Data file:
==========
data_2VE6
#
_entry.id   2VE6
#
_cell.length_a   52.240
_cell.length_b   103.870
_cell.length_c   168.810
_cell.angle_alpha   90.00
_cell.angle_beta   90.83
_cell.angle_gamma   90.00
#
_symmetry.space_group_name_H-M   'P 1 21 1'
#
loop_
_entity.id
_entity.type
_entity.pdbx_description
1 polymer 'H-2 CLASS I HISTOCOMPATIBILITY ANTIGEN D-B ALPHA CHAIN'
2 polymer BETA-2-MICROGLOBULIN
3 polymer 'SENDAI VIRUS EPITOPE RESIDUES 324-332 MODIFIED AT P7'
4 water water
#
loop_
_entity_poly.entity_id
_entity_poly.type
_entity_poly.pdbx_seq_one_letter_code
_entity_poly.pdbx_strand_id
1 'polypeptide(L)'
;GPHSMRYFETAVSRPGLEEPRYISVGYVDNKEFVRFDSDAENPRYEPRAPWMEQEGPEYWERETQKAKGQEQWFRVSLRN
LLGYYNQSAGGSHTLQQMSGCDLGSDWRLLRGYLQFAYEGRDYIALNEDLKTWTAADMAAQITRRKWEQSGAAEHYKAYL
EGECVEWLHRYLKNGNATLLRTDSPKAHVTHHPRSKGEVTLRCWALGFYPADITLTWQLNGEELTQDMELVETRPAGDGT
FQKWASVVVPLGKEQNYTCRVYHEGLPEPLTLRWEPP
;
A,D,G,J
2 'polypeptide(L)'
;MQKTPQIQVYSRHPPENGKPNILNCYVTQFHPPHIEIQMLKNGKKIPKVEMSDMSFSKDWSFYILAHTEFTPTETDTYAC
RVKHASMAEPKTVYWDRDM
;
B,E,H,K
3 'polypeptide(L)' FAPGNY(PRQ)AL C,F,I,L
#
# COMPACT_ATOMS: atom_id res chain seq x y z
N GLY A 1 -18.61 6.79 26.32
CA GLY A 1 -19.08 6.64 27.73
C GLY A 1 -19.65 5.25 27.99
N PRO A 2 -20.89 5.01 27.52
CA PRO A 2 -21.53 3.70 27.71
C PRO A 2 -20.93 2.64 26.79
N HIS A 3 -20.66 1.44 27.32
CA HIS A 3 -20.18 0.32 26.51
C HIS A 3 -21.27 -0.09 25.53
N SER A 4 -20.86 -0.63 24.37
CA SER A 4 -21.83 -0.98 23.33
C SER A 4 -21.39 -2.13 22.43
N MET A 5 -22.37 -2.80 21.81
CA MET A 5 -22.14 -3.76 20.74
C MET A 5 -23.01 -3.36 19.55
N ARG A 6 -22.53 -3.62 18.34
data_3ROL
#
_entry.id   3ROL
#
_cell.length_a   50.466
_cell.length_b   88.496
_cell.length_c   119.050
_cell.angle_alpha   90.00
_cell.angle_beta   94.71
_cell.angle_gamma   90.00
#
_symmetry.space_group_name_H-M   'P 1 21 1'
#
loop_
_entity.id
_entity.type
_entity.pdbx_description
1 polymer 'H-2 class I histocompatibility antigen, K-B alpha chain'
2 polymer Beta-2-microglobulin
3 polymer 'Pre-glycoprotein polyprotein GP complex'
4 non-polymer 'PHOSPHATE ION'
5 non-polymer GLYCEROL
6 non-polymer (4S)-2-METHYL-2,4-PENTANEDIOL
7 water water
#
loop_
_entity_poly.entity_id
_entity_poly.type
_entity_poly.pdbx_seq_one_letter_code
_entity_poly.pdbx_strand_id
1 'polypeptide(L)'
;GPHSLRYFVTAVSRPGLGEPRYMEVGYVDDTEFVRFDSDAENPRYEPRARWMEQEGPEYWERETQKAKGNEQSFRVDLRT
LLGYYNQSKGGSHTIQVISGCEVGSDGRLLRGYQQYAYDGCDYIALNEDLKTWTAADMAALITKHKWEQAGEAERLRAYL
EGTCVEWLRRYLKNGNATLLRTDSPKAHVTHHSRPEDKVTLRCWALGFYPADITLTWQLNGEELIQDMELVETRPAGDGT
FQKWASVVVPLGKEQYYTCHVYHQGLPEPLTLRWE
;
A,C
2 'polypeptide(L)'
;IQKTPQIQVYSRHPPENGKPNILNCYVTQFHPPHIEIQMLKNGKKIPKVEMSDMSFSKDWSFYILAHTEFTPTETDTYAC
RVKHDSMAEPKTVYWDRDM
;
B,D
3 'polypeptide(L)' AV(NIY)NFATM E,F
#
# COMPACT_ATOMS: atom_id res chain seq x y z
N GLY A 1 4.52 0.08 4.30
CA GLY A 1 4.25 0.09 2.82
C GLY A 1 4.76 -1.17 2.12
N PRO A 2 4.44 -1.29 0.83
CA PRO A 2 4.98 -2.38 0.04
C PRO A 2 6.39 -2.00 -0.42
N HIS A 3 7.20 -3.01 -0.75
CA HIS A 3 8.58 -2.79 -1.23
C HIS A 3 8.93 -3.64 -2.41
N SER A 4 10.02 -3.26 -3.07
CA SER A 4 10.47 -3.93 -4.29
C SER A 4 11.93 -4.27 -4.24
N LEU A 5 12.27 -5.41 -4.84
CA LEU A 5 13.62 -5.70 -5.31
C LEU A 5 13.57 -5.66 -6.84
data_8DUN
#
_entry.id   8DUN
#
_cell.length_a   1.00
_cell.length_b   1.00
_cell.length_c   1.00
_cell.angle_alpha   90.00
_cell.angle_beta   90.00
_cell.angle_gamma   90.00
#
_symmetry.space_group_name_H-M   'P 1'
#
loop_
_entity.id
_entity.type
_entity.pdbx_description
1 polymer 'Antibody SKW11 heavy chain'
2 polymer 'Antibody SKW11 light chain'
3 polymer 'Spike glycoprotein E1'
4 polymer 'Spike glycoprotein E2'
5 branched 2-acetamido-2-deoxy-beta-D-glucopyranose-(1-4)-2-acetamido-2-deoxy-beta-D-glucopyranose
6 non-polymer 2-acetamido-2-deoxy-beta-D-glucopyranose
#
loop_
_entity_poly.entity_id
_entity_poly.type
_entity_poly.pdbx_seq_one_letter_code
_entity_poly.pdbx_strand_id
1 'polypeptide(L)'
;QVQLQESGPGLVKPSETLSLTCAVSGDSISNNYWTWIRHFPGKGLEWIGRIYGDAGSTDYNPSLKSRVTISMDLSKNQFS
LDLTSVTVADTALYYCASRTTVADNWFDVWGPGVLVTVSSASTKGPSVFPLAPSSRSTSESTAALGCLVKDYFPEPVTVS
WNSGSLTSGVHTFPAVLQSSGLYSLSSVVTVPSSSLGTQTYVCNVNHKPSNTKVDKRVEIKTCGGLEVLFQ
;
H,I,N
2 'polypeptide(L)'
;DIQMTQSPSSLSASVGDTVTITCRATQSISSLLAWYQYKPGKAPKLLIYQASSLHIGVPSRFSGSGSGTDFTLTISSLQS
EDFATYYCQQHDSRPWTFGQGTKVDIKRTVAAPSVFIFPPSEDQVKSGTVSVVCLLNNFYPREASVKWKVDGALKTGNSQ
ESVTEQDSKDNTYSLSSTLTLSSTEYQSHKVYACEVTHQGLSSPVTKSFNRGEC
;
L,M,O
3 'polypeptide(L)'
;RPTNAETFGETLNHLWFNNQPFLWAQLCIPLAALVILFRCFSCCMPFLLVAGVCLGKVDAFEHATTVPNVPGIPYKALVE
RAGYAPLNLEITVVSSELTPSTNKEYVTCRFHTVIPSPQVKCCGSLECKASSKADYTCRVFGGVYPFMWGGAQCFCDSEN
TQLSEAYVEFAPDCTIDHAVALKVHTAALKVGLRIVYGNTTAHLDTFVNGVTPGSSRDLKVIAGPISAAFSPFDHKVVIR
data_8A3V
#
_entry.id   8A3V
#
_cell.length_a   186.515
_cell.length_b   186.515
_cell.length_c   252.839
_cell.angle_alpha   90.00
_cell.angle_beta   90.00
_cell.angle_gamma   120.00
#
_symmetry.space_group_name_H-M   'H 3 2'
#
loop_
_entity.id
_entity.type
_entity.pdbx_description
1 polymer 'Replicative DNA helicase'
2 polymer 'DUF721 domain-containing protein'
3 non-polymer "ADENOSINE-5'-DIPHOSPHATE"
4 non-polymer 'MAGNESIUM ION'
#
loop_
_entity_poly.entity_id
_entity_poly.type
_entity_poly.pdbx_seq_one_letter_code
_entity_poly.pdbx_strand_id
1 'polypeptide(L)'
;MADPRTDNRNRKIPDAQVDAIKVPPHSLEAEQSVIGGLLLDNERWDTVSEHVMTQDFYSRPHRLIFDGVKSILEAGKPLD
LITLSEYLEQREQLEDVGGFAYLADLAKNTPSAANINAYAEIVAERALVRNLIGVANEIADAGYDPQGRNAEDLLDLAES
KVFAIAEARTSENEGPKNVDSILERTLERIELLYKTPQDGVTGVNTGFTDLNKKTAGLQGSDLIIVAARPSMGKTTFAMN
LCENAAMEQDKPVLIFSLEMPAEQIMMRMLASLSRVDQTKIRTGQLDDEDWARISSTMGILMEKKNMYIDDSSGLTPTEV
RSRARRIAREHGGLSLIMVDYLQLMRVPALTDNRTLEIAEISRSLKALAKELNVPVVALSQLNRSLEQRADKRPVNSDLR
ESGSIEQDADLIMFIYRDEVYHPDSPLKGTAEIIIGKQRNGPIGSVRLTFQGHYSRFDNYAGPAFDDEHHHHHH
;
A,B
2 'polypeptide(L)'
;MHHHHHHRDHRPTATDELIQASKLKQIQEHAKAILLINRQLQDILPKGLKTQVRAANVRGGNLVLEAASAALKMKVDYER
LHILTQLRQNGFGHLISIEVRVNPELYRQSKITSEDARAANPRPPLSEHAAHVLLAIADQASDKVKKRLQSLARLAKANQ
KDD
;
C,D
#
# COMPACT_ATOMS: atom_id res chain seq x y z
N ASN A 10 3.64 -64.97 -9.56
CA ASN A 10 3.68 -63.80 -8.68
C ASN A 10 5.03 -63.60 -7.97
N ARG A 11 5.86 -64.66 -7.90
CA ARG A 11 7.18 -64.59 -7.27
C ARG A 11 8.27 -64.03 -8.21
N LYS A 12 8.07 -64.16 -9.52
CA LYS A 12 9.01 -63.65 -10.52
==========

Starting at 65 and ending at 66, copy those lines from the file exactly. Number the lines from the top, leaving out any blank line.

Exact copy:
_cell.length_c   119.050
_cell.angle_alpha   90.00